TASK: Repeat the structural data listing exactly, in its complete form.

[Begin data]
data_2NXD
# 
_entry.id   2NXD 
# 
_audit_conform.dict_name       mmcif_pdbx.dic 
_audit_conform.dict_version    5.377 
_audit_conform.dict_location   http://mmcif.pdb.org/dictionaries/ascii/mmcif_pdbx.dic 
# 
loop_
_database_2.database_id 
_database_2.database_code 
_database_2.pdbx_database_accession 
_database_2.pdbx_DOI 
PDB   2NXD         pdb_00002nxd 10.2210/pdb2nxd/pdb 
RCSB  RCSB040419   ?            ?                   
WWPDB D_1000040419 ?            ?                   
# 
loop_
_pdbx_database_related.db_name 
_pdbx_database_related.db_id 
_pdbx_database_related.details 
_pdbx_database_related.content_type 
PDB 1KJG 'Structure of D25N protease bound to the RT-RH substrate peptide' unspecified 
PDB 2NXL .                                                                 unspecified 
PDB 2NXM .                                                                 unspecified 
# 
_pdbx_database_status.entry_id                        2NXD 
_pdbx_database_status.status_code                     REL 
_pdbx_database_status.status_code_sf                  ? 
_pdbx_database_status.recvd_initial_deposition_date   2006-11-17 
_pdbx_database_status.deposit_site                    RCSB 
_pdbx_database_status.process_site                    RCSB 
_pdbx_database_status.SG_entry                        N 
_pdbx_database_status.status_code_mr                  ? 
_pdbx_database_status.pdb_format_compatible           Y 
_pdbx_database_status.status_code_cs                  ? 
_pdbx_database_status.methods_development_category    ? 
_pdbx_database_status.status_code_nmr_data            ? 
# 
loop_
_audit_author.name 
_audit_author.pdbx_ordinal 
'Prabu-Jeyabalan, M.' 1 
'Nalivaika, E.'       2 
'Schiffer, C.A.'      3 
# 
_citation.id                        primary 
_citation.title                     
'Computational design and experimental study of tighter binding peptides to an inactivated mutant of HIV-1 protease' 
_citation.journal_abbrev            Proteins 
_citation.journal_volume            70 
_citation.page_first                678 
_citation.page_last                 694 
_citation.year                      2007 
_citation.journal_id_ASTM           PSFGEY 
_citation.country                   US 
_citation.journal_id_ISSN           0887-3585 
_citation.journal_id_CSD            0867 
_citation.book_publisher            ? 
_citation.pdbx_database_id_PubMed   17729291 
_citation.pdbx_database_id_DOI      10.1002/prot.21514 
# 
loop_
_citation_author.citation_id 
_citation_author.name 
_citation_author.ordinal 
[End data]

data_2NXD
# 
_entry.id   2NXD 
# 
_audit_conform.dict_name       mmcif_pdbx.dic 
_audit_conform.dict_version    5.377 
_audit_conform.dict_location   http://mmcif.pdb.org/dictionaries/ascii/mmcif_pdbx.dic 
# 
loop_
_database_2.database_id 
_database_2.database_code 
_database_2.pdbx_database_accession 
_database_2.pdbx_DOI 
PDB   2NXD         pdb_00002nxd 10.2210/pdb2nxd/pdb 
RCSB  RCSB040419   ?            ?                   
WWPDB D_1000040419 ?            ?                   
# 
loop_
_pdbx_database_related.db_name 
_pdbx_database_related.db_id 
_pdbx_database_related.details 
_pdbx_database_related.content_type 
PDB 1KJG 'Structure of D25N protease bound to the RT-RH substrate peptide' unspecified 
PDB 2NXL .                                                                 unspecified 
PDB 2NXM .                                                                 unspecified 
# 
_pdbx_database_status.entry_id                        2NXD 
_pdbx_database_status.status_code                     REL 
_pdbx_database_status.status_code_sf                  ? 
_pdbx_database_status.recvd_initial_deposition_date   2006-11-17 
_pdbx_database_status.deposit_site                    RCSB 
_pdbx_database_status.process_site                    RCSB 
_pdbx_database_status.SG_entry                        N 
_pdbx_database_status.status_code_mr                  ? 
_pdbx_database_status.pdb_format_compatible           Y 
_pdbx_database_status.status_code_cs                  ? 
_pdbx_database_status.methods_development_category    ? 
_pdbx_database_status.status_code_nmr_data            ? 
# 
loop_
_audit_author.name 
_audit_author.pdbx_ordinal 
'Prabu-Jeyabalan, M.' 1 
'Nalivaika, E.'       2 
'Schiffer, C.A.'      3 
# 
_citation.id                        primary 
_citation.title                     
'Computational design and experimental study of tighter binding peptides to an inactivated mutant of HIV-1 protease' 
_citation.journal_abbrev            Proteins 
_citation.journal_volume            70 
_citation.page_first                678 
_citation.page_last                 694 
_citation.year                      2007 
_citation.journal_id_ASTM           PSFGEY 
_citation.country                   US 
_citation.journal_id_ISSN           0887-3585 
_citation.journal_id_CSD            0867 
_citation.book_publisher            ? 
_citation.pdbx_database_id_PubMed   17729291 
_citation.pdbx_database_id_DOI      10.1002/prot.21514 
# 
loop_
_citation_author.citation_id 
_citation_author.name 
_citation_author.ordinal 